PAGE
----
For those who are thinking of volunteering, do it!  It is rewarding! Yes, you can do it through service clubs or groups but that may not appeal to you, so just contact the organizations you want to support directly, and they will be only too glad to get you on board.  You don’t have to join a club to make a difference.

So, why do it?  First and foremost, it helps the organization you volunteer for, secondly, it helps the community.  The hidden benefit that you receive is the skills you learn, both hard skills and soft skills, things like leadership and project management.

Step up today and support your community, learn new skills, and have fun!

As always, feel free to share this post giving credit to the author.

Posted in Business Coaching, Career development, Chamber of Commerce, Coaching, Elephant in the Room, Elephants, Leadership, Lifestyle, Volunteering | Tagged , , , , , , , , , | Leave a comment

Don’t be Smug!

As I look outside at the swirling snow, I am reminded that we do occasionally get the white stuff!  We westerners, especially us Islanders, take delight in poking fun of our friends and relatives in Eastern Canada.  Today looks a bit like payback!

Weather pleases or annoys us in our day to day life but can be pivotal in the life or death of a business.  This winter we had heavy rain and a windstorm that knocked out power during the critical Christmas shopping days.  Many businesses rely heavily on these shopping days to bring in a substantial part of their annual income.

In the last few days we have had road closures due to black ice and snow.  Add to that ferry cancellations due to the wind.  These closures delay the shipment of goods and services from businesses to their clients as well as from suppliers to the businesses.  It also means customers will not be travelling to your establishment.

A business plan is an essential tool in managing the business through these weather challenges as it is an indicator of your cash flow and creates a history of the business to help to ensure a healthy bottom line.

We have no control over the weather, but we do have control over our response to it.  Being proactive will protect you while being reactive may hurt you.

Keep your eye on the forecast, both the weather and your business plan!

As always, feel free to share this post giving credit to the author.

Posted in Business Coaching, Business Planning, Clients, Community Futures, Customers, Elephant in the Room, Elephants, Entrepreneurs, Sales | Tagged , , , , , , , , , , | Leave a comment

What Does it Take?

What does it take to attract and retain customers or clients?

Attraction is perceived or real value to the person who is seeking the service or product.  That varies a great deal to those who seek.  It varies a great deal on the intended use or expectation of the product or service.  That, in many cases, is in the eye of the beholder.  The only thing that is certain is that they will not purchase unless it has value to them.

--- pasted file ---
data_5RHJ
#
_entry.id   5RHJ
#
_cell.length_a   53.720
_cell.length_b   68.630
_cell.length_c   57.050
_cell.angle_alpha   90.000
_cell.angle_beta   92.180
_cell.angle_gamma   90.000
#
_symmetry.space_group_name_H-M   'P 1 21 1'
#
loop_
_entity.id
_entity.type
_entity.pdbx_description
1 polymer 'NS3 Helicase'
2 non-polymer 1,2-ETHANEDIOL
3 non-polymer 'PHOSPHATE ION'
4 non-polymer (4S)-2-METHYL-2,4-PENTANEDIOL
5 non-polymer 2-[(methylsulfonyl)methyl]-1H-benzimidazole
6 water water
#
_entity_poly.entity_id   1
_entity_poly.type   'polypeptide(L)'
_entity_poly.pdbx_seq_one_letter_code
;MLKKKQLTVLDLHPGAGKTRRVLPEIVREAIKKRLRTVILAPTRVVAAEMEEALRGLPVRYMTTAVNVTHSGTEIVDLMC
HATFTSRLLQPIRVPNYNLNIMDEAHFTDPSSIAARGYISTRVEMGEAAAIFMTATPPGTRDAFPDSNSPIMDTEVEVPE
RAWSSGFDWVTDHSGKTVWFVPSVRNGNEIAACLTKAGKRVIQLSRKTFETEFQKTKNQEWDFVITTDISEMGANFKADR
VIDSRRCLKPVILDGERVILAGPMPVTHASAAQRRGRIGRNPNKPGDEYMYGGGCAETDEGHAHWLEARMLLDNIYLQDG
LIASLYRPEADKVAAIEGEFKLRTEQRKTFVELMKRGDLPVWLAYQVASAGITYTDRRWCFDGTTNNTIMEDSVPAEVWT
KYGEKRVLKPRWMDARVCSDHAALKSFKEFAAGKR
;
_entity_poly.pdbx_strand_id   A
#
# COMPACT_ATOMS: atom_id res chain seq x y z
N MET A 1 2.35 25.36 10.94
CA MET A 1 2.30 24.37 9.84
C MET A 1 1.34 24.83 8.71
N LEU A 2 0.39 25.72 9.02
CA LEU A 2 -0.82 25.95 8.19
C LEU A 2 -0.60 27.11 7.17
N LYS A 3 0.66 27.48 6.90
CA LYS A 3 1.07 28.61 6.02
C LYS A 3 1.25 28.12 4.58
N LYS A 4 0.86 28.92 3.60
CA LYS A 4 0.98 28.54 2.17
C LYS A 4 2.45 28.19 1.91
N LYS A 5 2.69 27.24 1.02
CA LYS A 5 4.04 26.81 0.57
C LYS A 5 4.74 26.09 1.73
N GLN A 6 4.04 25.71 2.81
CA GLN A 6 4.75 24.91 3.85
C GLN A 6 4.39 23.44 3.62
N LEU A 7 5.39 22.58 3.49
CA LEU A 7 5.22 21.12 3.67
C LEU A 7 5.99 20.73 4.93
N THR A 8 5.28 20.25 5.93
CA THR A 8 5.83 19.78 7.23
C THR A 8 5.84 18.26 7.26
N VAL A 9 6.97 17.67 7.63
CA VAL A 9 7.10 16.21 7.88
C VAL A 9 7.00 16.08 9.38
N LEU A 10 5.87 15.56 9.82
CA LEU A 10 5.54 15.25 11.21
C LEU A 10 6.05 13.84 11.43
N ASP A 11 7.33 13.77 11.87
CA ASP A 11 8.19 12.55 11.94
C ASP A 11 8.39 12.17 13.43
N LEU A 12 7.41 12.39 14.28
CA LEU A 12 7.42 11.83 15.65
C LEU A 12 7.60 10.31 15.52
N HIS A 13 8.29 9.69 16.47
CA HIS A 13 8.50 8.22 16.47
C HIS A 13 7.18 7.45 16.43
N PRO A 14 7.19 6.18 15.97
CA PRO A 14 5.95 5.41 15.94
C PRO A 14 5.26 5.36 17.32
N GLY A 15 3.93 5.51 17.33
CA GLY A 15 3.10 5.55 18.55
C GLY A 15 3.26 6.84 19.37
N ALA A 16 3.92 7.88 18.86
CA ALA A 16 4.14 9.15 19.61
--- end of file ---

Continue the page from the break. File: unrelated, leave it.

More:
You need to brand your business so that it reflects who you are and what you do.  Consistency provides a sense of recognition for the customer or client so that they immediately associate your business with their need.

Retention requires ongoing work.  The sale of the product or service is not the end of the relationship with the customer, but the beginning.  This is your opportunity to thank them and find out more about them and their wants and needs.  Establish a way of keeping in touch with them and build the relationship.  Follow up with them to see if they are satisfied.

By doing this you will have better information to do forward planning for growing the business.  A realtor in the Nanaimo community works hard to build clientele.  Since real estate is a product that is very personal and, while it may have repeat customers, it is usually a long time between purchases.  The key to good sales is to have good referrals.  Over twenty years ago I referred a client to him.  She was very satisfied with the outcome.  We still get a quarterly real estate update and Poinsettia at Christmas from the realtor.  Who am I going to refer when someone asks me who I would recommend as a realtor?

What does it take?  It takes planning and consistency to keep your customers and clients.  If they are happy with their dealings with you, they will refer others.

As always, feel free to share this post giving credit to the author.

 

 

Posted in Business Coaching, Business Planning, Clients, Coaching, Communication, Community Futures, Customers, Elephant in the Room, Elephants, Entrepreneurs, Marketing, Relationships, Sales, self-employment | Tagged , , , , , , , , , , | Leave a comment